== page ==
This split ownership and management of American Racetracks means that it is not uncommon for different states to have different rules, especially when it comes to drugs penalisation, tack legislation and horse regulation. This can lead to miscommunication between different authorities, potentially leading to cases of poor animal welfare being missed. This miscommunication can, for instance, be seen through the licensing of trainers. What may count as a qualified trainer in one state might not be a qualified trainer in another.
This is a very contrasting method to that used in the UK, wherein all trainers are required to complete a Level 3 Diploma in Racehorse Care and management, have a minimum of 5 years of experience in a racing yard, and having completed pre-license training courses at either the BRS or the NRC.
However, the simple lack of any coordinated management of racetrack workers isn’t the only issue that comes from the almost complete lack of a universal governing system.
As is usual, the mainstream media have managed to twist the tale of the Santa Anita shutdown for the worst. Of course, the fact that it took 21 horses being fatally injured for anything to be done isn’t the best for the image of the sport, however the fact that something is being done within a relatively stubborn community is groundbreaking in itself.
Titles like “Death on the track” and “Santa Anita horse deaths cast shadow over racing industry”, all from media sites that didn’t bat an eyelid at the record breaking victories from horses like Enable, Justify or Arrogate.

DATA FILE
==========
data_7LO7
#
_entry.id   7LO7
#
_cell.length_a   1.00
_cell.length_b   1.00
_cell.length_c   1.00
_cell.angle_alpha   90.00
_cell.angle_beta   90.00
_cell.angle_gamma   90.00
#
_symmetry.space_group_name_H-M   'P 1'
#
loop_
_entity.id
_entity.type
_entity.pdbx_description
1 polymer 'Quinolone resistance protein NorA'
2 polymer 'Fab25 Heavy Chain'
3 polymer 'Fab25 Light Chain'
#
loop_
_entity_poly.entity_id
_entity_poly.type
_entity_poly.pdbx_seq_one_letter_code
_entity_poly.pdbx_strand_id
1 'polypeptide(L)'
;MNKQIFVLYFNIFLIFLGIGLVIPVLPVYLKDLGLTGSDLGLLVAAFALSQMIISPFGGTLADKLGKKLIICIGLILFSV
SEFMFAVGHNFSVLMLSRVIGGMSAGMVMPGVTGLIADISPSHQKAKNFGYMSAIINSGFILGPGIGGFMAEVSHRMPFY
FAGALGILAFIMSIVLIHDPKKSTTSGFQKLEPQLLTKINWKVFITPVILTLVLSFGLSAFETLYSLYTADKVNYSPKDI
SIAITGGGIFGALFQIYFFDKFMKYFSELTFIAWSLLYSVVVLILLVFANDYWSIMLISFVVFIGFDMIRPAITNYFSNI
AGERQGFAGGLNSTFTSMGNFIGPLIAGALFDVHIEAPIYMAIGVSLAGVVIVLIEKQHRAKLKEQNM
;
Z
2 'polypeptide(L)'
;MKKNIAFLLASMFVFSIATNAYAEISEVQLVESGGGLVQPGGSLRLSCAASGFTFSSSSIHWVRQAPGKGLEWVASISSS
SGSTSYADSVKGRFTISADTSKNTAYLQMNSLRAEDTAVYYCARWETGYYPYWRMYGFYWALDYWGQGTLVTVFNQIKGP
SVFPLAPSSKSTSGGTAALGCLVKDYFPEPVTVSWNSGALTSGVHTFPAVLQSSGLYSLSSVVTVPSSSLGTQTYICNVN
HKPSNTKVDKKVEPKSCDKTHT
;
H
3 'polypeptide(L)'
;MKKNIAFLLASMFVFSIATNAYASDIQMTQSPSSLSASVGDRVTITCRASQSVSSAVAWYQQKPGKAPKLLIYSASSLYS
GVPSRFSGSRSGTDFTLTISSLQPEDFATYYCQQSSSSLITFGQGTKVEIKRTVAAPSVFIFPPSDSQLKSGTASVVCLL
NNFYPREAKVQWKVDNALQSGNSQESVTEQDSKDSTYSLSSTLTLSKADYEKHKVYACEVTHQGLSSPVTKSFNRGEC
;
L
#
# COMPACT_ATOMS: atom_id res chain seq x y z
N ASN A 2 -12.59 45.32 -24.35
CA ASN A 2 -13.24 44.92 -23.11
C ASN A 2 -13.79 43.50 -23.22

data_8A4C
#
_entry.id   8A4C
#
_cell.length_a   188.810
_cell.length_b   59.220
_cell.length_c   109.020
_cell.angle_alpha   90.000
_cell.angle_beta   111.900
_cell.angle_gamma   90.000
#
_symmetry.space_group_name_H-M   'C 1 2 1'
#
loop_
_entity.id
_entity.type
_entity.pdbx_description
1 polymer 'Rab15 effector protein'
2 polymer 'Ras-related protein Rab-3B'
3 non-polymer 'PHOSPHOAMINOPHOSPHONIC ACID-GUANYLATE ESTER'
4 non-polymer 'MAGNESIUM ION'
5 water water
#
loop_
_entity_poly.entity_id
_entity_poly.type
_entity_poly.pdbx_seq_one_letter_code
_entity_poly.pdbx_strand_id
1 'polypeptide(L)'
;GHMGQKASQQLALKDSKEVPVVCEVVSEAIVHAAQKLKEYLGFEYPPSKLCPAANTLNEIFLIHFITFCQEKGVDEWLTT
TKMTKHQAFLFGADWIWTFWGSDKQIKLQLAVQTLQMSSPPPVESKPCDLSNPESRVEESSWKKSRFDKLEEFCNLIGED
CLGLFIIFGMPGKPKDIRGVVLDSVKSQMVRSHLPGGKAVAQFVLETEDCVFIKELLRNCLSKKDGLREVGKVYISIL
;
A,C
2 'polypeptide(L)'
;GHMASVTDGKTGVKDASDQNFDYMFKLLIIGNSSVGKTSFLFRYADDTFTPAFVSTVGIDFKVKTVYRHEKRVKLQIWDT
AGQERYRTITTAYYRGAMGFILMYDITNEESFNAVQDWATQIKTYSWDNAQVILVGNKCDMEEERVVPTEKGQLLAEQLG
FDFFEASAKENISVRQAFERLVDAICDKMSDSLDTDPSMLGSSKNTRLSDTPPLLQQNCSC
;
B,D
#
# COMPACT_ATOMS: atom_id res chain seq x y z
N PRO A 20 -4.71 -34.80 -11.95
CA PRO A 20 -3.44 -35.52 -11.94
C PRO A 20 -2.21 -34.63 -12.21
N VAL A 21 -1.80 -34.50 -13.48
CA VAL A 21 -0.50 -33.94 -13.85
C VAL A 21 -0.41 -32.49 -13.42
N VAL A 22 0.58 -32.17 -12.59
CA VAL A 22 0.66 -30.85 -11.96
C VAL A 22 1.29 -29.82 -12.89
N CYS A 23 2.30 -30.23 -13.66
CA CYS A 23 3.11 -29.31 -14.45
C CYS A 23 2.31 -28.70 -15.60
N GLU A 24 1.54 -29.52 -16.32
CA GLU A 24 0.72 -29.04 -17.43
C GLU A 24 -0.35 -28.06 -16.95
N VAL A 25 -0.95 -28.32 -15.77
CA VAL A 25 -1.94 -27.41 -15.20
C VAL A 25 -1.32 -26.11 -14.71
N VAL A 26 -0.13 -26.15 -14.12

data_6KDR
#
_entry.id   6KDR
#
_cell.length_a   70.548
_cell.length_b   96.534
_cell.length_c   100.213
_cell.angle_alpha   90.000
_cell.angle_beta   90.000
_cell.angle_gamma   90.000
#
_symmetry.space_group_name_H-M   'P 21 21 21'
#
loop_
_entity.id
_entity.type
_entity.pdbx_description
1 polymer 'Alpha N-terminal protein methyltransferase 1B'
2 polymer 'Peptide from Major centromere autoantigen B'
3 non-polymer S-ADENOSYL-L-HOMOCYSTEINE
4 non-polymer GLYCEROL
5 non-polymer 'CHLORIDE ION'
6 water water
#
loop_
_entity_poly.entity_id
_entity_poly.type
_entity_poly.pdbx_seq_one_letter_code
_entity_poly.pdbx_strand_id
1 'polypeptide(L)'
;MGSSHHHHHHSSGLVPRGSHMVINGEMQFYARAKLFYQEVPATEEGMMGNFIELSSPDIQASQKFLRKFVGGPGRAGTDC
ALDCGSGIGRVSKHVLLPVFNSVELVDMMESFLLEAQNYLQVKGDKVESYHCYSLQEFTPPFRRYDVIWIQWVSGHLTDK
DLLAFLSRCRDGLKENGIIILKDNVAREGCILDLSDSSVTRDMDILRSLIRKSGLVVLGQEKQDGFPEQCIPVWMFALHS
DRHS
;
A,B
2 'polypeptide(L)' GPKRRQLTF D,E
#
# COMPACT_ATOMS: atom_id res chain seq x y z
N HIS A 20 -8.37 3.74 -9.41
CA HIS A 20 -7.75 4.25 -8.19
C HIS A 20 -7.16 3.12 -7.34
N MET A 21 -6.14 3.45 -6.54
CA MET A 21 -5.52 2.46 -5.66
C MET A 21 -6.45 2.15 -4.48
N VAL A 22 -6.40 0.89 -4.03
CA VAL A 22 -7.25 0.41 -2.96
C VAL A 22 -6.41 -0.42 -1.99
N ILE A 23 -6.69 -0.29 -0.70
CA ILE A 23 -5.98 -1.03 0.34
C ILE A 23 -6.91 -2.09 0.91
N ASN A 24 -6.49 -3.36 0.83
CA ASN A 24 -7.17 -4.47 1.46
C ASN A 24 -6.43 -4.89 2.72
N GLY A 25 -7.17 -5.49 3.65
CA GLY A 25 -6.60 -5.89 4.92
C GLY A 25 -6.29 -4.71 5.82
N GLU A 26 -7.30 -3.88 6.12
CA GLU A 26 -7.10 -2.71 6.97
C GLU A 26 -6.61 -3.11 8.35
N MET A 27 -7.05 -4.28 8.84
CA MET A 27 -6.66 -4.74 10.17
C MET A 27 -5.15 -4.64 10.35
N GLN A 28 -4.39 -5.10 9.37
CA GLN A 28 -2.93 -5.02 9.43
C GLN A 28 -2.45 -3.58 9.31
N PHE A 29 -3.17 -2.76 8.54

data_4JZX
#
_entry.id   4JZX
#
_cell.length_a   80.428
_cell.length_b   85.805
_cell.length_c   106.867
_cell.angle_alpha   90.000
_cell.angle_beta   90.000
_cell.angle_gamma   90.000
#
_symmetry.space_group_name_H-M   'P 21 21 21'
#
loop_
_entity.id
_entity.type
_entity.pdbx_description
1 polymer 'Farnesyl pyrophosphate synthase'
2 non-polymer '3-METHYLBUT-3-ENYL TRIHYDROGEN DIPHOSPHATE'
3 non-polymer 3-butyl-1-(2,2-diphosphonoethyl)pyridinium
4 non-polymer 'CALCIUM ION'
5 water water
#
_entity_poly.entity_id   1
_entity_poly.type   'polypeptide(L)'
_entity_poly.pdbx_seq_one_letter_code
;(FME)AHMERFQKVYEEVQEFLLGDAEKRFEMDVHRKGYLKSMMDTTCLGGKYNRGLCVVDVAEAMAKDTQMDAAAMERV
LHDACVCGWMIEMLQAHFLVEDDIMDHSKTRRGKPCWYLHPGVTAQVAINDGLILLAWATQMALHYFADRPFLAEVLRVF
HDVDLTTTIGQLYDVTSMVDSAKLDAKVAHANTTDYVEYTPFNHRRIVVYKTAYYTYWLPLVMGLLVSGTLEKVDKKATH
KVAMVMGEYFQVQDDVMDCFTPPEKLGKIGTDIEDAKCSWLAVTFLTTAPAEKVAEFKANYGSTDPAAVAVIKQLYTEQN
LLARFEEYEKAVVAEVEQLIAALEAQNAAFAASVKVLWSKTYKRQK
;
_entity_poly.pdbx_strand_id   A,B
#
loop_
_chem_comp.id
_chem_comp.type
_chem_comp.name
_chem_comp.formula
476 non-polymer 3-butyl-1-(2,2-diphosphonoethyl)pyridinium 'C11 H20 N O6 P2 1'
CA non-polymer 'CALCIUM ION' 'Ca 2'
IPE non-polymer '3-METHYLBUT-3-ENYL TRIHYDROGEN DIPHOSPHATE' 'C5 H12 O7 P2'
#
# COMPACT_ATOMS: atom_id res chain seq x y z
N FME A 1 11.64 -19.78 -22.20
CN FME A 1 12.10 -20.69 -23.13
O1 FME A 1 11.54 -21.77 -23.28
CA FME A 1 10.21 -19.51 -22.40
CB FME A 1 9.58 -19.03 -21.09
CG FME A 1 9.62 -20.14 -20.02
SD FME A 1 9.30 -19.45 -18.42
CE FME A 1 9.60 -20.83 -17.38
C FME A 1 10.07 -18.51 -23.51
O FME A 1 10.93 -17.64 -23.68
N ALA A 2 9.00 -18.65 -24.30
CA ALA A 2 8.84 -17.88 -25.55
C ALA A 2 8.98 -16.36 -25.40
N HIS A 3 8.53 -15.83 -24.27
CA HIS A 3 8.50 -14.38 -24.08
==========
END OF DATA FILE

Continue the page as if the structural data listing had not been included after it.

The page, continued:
The view shared by many is that without a National Governing Body, there is no coordinated response to the constant onslaught of negative reports by the media. One of the many benefits to the BHA, is the fact that whenever the media catches wind of a potential controversy, they can create an unbiased response, such as that to the Equine Flue outbreak, or to the deaths of six horses at Cheltenham. Without this unified board, American Racing is at risk of dying out due to unpopularity.
Like with other examples in the American sport, such as the relatively lax drug management legislation and penalisation, it appears that the USA is behind the rest of world when it comes to the management of the sport.
And I am definitely not the only person to think this. In the aftermath of the Santa Anita shutdown, US based trainer Graham Motion tweeted “If ever there was a time to galvanise support for a national governing body in out sport this would seem like another one of those watershed moments.” Another trainer, Tom Morley, also tweeted “This is another excellent example of why racing in the US needs a central body of regulation and accountability. I have fielded a lot of calls about the situation at Santa Anita of which I know very little apart from the tragedies and we have no industry voice.”
So why hasn’t it happened yet? Like almost everything in life it comes down to ego, pettiness and money. With a multimillion company like the Stronach Group, it is extremely unlikely that they will relinquish control over their tracks, without getting anything back from it.
When so much of the racing industry seems to suffer from their own success, what exactly can be done to change this commercialism mindset? A petition may be a way to begin traction around the idea.
Although it will in no way create a definitive solution to the problem, if enough voices are raised, something will have to be done, and even any small improvement is a step in the right direction.
So many people want to see this change be implemented, so whats holding us back?